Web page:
Cover image for Jefferson's empire : the language of American nationhood
Jefferson's empire : the language of American nationhood
Onuf, Peter S.
Personal Author:
Publication Information:
Charlottesville : University Press of Virginia, [2000]

Physical Description:
xi, 250 pages ; 24 cm.
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E332.2 .O58 2000 Adult Non-Fiction Central Closed Stacks

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Thomas Jefferson believed that the American revolution was a transformative moment in the history of political civilization. He hoped that his own efforts as a founding statesman and theorist would help construct a progressive and enlightened order for the new American nation that would be a model and inspiration for the world. Peter S. Onuf's new book traces Jefferson's vision of the American future to its roots in his idealized notions of nationhood and empire. Onuf's unsettling recognition that Jefferson's famed egalitarianism was elaborated in an imperial context yields strikingly original interpretations of our national identity and our ideas of race, of westward expansion and the Civil War, and of American global dominance in the twentieth century.

Jefferson's vision of an American "empire for liberty" was modeled on a British prototype. But as a consensual union of self-governing republics without a metropolis, Jefferson's American empire would be free of exploitation by a corrupt imperial ruling class. It would avoid the cycle of war and destruction that had characterized the European balance of power.

The Civil War cast in high relief the tragic limitations of Jefferson's political vision. After the Union victory, as the reconstructed nation-state developed into a world power, dreams of the United States as an ever-expanding empire of peacefully coexisting states quickly faded from memory. Yet even as the antebellum federal union disintegrated, a Jeffersonian nationalism, proudly conscious of America's historic revolution against imperial domination, grew up in its place.

In Onuf's view, Jefferson's quest to define a new American identity also shaped his ambivalent conceptions of slavery and Native American rights. His revolutionary fervor led him to see Indians as "merciless savages" who ravaged the frontiers at the British king's direction, but when those frontiers were pacified, a more benevolent Jefferson encouraged these same Indians to embrace republican values. African American slaves, by contrast, constituted an unassimilable captive nation, unjustly wrenched from its African homeland. His great panacea: colonization.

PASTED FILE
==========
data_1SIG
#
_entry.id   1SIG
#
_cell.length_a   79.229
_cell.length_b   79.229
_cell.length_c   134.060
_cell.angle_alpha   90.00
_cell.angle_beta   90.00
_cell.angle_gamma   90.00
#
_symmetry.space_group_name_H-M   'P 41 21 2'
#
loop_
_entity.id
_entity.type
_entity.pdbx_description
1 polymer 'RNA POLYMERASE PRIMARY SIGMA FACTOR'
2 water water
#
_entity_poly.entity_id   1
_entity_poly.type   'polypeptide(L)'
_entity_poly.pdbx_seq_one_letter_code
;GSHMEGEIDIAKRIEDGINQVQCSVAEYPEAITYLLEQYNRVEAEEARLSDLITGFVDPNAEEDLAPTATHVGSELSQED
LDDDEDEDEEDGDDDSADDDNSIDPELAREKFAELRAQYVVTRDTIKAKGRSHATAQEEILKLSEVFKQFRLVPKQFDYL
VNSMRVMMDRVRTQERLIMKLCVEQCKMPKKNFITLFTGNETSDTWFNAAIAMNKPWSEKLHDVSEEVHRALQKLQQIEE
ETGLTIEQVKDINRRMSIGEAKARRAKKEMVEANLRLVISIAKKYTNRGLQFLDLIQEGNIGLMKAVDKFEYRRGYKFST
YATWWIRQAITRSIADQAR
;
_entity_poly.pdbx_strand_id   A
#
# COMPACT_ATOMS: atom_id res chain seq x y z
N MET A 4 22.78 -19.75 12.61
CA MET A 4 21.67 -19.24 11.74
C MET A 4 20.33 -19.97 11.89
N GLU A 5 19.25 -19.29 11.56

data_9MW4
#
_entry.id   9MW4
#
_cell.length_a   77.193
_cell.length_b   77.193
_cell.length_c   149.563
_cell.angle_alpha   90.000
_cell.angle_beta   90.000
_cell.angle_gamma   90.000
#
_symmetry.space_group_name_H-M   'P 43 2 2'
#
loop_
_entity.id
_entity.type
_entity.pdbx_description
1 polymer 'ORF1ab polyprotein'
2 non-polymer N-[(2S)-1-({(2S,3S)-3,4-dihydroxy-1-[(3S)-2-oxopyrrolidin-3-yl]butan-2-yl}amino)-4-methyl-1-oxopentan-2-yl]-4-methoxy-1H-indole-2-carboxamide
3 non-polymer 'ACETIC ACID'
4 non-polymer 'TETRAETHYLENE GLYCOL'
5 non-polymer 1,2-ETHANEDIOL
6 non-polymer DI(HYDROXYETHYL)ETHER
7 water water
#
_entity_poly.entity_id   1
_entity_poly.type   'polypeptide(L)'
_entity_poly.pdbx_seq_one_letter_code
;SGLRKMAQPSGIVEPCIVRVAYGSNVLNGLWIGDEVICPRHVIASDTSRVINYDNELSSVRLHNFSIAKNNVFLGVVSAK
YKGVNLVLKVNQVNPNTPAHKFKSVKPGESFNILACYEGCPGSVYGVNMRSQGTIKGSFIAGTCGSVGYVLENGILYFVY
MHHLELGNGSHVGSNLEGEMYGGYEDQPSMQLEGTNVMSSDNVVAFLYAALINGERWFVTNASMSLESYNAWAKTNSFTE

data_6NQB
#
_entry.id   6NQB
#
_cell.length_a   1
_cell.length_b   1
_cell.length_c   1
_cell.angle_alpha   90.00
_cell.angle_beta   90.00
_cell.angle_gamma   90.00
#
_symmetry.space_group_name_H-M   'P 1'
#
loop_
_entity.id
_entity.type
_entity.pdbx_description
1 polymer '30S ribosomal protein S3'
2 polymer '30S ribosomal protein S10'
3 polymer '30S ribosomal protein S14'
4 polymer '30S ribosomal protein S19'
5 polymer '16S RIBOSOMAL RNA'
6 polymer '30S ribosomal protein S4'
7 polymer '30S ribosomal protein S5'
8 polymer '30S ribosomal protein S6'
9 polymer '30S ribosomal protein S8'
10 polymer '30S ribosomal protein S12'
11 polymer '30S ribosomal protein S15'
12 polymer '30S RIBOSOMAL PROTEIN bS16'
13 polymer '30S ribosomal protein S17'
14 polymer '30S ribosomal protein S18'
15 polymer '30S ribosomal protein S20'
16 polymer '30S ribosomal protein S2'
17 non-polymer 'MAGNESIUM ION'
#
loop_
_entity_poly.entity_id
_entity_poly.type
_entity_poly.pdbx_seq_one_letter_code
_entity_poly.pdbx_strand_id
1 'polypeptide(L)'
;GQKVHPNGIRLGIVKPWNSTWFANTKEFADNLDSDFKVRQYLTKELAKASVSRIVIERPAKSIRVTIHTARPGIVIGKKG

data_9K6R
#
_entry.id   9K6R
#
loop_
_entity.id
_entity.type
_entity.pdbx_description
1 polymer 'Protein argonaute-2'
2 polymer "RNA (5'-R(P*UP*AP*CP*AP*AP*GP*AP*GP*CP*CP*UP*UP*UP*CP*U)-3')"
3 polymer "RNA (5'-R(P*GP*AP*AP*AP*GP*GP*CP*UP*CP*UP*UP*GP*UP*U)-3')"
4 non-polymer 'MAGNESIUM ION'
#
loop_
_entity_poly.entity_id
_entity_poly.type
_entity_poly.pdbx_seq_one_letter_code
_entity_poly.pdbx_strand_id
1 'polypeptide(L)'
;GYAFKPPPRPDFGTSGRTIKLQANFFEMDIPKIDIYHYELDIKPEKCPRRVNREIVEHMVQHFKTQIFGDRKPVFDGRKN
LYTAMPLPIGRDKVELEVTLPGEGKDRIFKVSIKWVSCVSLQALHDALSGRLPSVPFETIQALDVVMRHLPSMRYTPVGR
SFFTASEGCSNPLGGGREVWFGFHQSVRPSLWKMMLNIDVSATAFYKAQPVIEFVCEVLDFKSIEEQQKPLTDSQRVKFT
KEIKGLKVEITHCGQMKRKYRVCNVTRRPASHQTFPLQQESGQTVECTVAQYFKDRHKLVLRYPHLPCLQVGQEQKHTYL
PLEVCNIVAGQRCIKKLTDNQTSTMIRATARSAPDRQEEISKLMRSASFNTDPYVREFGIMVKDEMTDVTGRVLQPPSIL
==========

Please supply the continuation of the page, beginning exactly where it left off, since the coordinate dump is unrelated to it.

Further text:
Jefferson's ideas about race reveal the limitations of his conception of American nationhood. Yet, as Onuf strikingly documents, Jefferson's vision of a republican empire--a regime of peace, prosperity, and union without coercion--continues to define and expand the boundaries of American national identity.

Author Notes

Peter L. Onuf, Thomas Jefferson Memorial Foundation Professor of History at the University of Virginia, is the editor of Jeffersonian Legacies.

Reviews 1

Choice Review

Thomas Jefferson's conception of nationhood is examined in five essays (originally four conference or seminar papers and one address, all previously published). Onuf successfully fits Jefferson's often-paradoxical and contradictory views into his grand vision of an empire of free republican states, bound together by common interests and patriotism. The book significantly clarifies Jefferson's positions on state republics vis-`a-vis federal union, political parties, slaves, Native Americans, and expansiveness as essential to Republicanism. Onuf confirms Jefferson's beliefs in the inferiority of blacks and Indians while living a primitive existence. Jefferson felt that slavery represented a continuation of a state of war, which should cease by the removal of the African captives, and that peace with the Indians could be achieved through fair bargaining and bestowal of civilization. Onuf correctly puts Jefferson's views on liberty and natural rights within Jefferson's own statist context. Still, one might expect more discussion of Jefferson's inconsistencies on civil liberties. Recommended for all levels. H. M. Ward; University of Richmond

Table of Contents

Acknowledgmentsp. ix
Introduction: Jefferson's Empirep. 1
1. "We Shall All Be Americans"p. 18
2. Republican Empirep. 53
3. The Revolution of 1800p. 80
4. Federal Unionp. 109
5. "To Declare Them a Free and Independent People"p. 147
Epilogue: 4 July 1826p. 189
Notesp. 193
Bibliographyp. 229
Indexp. 243